It takes a writer to document the events and landmark decisions that resulted and weigh which ones will best serve as an historical foundation for the reader. It takes a writer to show how slow the pace to cause some major changes but present them in such a way that the reader does not tune out. It takes a writer to motivate the reader to maintain what is good and continue working to change that which is still not. Larry Dane Brimner is a writer like that.

Why is Birmingham's role in civil rights important today? Great discussions begin with well written, well researched books.


Saturday, September 7, 2013


This month Birmingham, Alabama is much in the news as it remembers four little girls who were killed in the horrific bombing of the 16th Street Baptist Church. It happened 50 years ago, but the pain is still sharp and will undoubtedly remain so. It will take many books to explain the civil rights movement, how it began, what propelled it, and where it is today. Here is one of my picks to help your young readers navigate the events.

BIRMINGHAM, 1963, by Carole Boston Weatherford, Wordsong, 2007
For ages 9-12. An award winning poet employs free verse and a fictional child to give voice to her tribute to the four little girls killed when members of the Ku Klux Klan put 19 sticks of dynamite under the back steps of the 16th Street Baptist Church in Birmingham, AL on September 15, 1963.

This fictional character is like every child who is nine and looking forward to her tenth birthday. On her long-awaited day, she enjoys a family breakfast of biscuits and red-eye gravy. Her pigtails are tugged by her rascally little brother. She’s practiced This Little Light of Mine countless times, and she can hardly wait to stand up in church and sing her heart out. The reader follows her to church and gets a glimpse of four other girls, a little older, heading down the hall. Our character wishes she could join them. If only they’d let her. Maybe next week—when she’s ten.  
However, moments later, her tenth birthday is shattered. The lives of the four little girls giggling in the hallway, heading for the girls’ room, are stilled forever.  As the author says, ”Someone…lit the fuse of hate.”  That someone snuffed out the promise of the lives of these four little girls.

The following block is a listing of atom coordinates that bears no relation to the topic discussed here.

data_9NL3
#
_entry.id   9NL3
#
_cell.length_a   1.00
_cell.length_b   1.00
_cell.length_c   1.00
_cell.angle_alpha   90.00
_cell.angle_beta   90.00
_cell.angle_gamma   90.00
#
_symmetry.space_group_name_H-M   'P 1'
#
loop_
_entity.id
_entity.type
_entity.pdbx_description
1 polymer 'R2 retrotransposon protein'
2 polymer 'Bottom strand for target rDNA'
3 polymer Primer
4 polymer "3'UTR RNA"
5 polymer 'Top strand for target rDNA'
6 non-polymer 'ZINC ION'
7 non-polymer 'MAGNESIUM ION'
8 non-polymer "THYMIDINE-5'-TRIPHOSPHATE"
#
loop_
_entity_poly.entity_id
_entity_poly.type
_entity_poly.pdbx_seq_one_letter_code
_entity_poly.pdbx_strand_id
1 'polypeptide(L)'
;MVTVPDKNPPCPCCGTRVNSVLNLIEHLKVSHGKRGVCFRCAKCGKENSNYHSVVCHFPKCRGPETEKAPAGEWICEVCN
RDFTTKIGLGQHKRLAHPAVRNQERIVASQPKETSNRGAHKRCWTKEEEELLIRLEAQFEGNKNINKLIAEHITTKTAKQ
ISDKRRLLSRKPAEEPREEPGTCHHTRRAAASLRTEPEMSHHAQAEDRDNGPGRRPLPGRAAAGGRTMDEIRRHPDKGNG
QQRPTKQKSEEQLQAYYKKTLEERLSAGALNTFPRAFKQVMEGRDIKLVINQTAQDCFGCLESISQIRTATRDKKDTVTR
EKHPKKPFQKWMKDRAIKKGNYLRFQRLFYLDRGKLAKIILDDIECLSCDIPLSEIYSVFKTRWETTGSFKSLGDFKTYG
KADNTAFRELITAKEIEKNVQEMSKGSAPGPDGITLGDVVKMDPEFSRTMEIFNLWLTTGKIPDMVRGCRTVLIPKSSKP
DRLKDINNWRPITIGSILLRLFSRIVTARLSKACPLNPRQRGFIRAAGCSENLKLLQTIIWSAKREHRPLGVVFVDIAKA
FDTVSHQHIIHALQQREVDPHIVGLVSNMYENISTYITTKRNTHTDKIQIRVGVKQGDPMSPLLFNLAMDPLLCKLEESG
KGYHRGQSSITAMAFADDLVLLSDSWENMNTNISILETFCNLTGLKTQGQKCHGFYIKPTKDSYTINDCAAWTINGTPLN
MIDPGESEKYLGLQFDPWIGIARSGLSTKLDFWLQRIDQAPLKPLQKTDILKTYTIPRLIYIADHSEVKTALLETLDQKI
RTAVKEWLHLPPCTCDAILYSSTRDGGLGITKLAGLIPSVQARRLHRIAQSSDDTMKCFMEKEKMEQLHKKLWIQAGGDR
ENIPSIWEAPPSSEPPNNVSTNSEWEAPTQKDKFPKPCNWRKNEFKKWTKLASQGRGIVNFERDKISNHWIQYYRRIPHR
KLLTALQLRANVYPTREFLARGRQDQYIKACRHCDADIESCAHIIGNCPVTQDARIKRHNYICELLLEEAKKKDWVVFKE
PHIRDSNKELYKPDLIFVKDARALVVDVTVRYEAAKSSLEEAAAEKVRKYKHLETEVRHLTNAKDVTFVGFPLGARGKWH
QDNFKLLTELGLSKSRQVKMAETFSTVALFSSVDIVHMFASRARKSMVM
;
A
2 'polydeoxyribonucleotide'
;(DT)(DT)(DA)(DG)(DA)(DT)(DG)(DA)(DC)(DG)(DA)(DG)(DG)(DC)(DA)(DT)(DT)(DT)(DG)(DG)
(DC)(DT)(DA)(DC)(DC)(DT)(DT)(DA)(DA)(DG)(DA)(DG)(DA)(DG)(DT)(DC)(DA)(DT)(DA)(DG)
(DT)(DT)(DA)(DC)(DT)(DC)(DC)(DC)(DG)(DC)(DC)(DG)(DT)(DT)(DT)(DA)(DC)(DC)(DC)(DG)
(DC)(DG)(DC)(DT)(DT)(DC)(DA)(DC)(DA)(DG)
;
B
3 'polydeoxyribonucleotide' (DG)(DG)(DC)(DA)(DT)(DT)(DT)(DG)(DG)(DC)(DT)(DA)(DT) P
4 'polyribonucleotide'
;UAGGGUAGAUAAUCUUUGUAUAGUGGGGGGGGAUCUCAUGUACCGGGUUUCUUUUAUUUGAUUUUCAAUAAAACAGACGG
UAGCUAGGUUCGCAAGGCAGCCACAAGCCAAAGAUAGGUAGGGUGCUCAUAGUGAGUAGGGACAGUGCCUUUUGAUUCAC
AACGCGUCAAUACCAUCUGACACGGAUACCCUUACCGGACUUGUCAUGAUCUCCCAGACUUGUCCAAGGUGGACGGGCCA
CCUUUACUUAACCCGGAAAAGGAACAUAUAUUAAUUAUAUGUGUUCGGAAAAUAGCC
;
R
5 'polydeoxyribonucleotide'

Who were these little girls, Addie Mae, Cynthia, Denise, and Carole? The author focuses on each child and what made her special. Who might she have become?  

The author’s note is brief but covers the turbulence surrounding all children growing up on Birmingham’s streets in 1963. Parents unaware or far removed from that era will find this book is a helpful introduction to how real families suffered and survived.

For further background, if you are following the Civil Rights Trail or paying heed to respected travel guide Fodor’s which places Birmingham, Alabama in the top five of its list of cities to visit this fall, the Birmingham Civil Rights Institute offers a full calendar  of events and displays. Guides who were foot soldiers offer personal experiences to mesmerized listeners.  The BCRI presents extensive human rights coverage from both a local and a global perspective all year long.
For older readers, including adults, Birmingham Sunday, by acclaimed author Larry Dane Brimner, is reviewed here.  You will want to view his moving trailer and click on the link in the sidebar to hear Joan Baez singing "Birmingham Sunday."

With both of these books in hand, parents will be prepared to help their young readers grasp the significance of this fifty year commemoration.  

To quote Carole Weatherford’s dedication in Birmingham, 1963, “The struggle continues.”


Hillview School Library